Santa Fe's economy is still being buoyed by a boost in tourism and hospitality -- and thanks to a stabilization in the government sector, the region is doing better than the rest of New Mexico, according to the Department of Workforce Solutions.
The state released its September Labor Market Review on Friday and reports that while New Mexico as a whole lost 9,200 jobs over the past 12 months, Santa Fe gained 1,300 jobs -- a boost of 2.1 percent. The private sector did better, a 3.1 percent increase. The Albuquerque area lost 3,100 jobs, while both Las Cruces and Farmington each lost 1,500.
Leading the charge in Santa Fe is tourism, which includes jobs in hotels, restaurants and hospitality. The county saw 1,000 more jobs from last September, an increase of almost 11 percent.
The other area that continues to grow is health care and private education; that sector added another 400 jobs, with retail trade growing by 200 jobs. And for once, the increases were not wiped out by losses elsewhere -- usually that's in government and construction. According to the September data, both sectors did lose jobs, but just fewer than 100 in each sector.
Statewide, New Mexico also saw a big jump in tourism-related and health care jobs but also continued to have losses in construction, which declined by 3,000, and government, which declined 5,100 on all levels but with the bulk of the losses (4,000) coming in state government.
Economists have noted that the construction sector in New Mexico is very closely tied to government spending for infrastructure, water and school projects. So, unless more tax money is spent on public construction projects -- and several proposals are on the Nov. 6 ballot for more public capital projects -- then the state is unlikely to see a rebound anytime soon with just private spending by businesses and homeowners.
New Mexico's lackluster growth is especially startling compared with the rest of the United States. It is one of just a few states where economic activity has declined in the past three months, according to the Philadelphia Federal Reserve's Coincident Index of state economic data. The color chart of all 50 states can be seen here -- www.philadelphiafed.org/research-and-data/regional-economy/indexes/ coincident/2012/coincidentindexes0912.pdf. Christus Health Systems, which has been in an expansion mode, recently sold its interest in one of its larger hospitals -- Baptist St. Anthony in Amarillo. The 451-bed hospital averages some 20,000 admissions with 5,731 inpatient and 6,761 outpatient surgeries, according to data from U.S. News. Christus sold its 80 percent ownership to Ardent Health Services, the same for-profit company that owns Lovelace Health Systems.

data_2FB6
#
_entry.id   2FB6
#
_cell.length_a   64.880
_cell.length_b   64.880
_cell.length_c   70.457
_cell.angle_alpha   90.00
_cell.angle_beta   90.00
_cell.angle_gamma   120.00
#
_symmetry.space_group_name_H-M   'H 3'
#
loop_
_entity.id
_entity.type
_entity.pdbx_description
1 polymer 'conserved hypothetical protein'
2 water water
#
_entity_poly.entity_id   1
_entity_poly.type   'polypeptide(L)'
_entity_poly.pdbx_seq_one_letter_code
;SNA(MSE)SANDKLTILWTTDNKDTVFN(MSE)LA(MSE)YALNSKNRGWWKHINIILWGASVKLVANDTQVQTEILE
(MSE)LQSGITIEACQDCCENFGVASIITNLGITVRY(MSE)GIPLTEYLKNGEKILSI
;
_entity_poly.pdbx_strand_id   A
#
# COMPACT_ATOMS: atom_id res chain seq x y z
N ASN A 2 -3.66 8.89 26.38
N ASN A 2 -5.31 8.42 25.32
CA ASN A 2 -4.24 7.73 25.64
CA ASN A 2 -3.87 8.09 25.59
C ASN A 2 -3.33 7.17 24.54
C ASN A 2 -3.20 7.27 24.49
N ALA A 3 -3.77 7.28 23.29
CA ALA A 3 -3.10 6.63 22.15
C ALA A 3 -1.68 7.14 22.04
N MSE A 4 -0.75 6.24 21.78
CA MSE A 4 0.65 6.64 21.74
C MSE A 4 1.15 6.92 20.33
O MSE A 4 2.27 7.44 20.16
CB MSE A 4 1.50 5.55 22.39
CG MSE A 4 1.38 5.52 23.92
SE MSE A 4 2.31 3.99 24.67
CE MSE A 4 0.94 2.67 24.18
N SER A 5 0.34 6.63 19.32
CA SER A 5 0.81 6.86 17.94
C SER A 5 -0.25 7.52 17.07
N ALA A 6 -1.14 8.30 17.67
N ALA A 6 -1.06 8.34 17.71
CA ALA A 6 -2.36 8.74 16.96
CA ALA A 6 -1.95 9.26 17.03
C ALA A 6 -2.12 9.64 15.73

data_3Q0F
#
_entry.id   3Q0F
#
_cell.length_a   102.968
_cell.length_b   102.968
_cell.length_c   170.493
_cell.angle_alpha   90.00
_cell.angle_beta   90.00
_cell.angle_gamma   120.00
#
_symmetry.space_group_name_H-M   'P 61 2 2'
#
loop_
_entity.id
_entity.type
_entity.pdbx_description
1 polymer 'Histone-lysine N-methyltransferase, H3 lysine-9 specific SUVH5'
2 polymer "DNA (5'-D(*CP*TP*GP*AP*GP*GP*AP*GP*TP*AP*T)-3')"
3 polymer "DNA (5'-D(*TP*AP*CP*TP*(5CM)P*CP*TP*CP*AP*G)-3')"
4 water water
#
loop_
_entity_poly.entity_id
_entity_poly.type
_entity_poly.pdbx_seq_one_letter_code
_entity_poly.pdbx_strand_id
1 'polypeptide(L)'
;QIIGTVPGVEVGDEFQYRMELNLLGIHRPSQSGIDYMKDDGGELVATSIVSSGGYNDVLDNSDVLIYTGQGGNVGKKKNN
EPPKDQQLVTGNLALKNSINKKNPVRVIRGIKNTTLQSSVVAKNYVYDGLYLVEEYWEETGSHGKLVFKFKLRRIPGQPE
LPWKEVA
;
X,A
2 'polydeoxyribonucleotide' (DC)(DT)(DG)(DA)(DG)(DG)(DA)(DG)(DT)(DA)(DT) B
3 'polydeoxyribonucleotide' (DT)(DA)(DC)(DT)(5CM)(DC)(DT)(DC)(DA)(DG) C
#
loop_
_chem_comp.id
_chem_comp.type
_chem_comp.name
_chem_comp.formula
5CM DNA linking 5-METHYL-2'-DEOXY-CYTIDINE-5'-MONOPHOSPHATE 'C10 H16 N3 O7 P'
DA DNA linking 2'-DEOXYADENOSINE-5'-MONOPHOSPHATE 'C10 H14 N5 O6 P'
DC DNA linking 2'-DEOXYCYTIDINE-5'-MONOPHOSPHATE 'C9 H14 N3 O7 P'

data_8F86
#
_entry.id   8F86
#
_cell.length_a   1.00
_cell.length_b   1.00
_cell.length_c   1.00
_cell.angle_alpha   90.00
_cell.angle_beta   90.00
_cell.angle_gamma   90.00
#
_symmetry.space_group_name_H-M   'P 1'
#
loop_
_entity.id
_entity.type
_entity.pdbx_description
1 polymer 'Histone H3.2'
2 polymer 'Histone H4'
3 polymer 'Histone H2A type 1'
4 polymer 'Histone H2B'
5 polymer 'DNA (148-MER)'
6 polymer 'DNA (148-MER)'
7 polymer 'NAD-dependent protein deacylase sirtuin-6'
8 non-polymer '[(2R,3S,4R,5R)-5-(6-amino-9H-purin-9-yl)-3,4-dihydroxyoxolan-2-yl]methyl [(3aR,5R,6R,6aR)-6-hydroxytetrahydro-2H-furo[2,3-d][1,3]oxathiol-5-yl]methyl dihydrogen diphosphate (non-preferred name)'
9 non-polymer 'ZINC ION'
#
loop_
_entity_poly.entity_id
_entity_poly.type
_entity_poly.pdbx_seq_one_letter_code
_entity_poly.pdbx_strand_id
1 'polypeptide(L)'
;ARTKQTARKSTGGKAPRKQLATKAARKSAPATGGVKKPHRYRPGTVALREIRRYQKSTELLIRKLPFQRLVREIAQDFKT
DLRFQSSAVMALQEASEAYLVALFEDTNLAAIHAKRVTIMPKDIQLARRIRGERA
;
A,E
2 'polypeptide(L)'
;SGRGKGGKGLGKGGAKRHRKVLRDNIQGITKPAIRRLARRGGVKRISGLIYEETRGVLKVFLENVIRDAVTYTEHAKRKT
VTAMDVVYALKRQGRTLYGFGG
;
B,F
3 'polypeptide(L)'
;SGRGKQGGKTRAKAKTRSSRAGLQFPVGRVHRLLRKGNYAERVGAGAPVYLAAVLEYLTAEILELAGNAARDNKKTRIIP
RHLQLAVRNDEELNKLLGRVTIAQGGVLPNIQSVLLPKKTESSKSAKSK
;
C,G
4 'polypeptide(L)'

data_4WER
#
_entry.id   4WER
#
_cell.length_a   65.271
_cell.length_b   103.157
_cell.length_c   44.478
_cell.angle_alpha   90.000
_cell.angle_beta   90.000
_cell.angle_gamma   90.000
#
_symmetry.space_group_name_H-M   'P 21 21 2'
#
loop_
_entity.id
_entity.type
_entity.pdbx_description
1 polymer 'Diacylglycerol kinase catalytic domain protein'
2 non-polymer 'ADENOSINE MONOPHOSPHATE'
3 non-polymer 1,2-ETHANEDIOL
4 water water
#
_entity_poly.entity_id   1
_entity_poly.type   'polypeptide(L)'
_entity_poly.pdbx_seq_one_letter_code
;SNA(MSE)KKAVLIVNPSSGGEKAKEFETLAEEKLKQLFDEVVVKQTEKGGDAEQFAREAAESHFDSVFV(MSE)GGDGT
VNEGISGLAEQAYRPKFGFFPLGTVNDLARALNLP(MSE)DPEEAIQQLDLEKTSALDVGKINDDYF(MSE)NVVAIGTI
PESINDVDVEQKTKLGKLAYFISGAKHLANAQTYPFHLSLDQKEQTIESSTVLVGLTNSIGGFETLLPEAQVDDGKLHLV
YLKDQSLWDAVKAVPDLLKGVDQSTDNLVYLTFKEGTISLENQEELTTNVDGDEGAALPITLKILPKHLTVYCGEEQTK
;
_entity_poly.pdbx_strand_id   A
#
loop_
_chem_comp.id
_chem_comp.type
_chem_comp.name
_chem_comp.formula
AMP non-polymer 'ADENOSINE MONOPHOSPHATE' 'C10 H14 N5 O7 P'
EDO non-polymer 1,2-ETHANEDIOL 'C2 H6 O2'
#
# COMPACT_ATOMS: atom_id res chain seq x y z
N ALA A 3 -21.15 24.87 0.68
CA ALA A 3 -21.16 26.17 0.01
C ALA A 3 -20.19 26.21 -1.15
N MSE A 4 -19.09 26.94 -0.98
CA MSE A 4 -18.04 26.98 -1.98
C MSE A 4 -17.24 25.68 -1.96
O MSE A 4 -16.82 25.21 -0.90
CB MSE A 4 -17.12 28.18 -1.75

Ardent will own 80 percent of the Amarillo facility while Baptist Community Services maintains the remainder of shares, according to the Dallas Business Journal.
Meanwhile, Presbyterian Espanola Hospital has completed its new expansion and held a grand opening Saturday of its new patient tower.
"The Patient Tower features 34 private rooms with natural light, sound-resistant ceilings and more space so that family members are able to support and contribute to the healing process. Patients will stay in the same room regardless of acuity throughout their stay. The two-story tower will provide an additional 55,000 square feet to the hospital, which will result in a more streamlined health-care delivery system for patients through prompt, bedside care," according to a Presbyterian news release.
The hospital is licensed for 80 beds and, with 337 employees, has an annual payroll of $30 million, according to the company.
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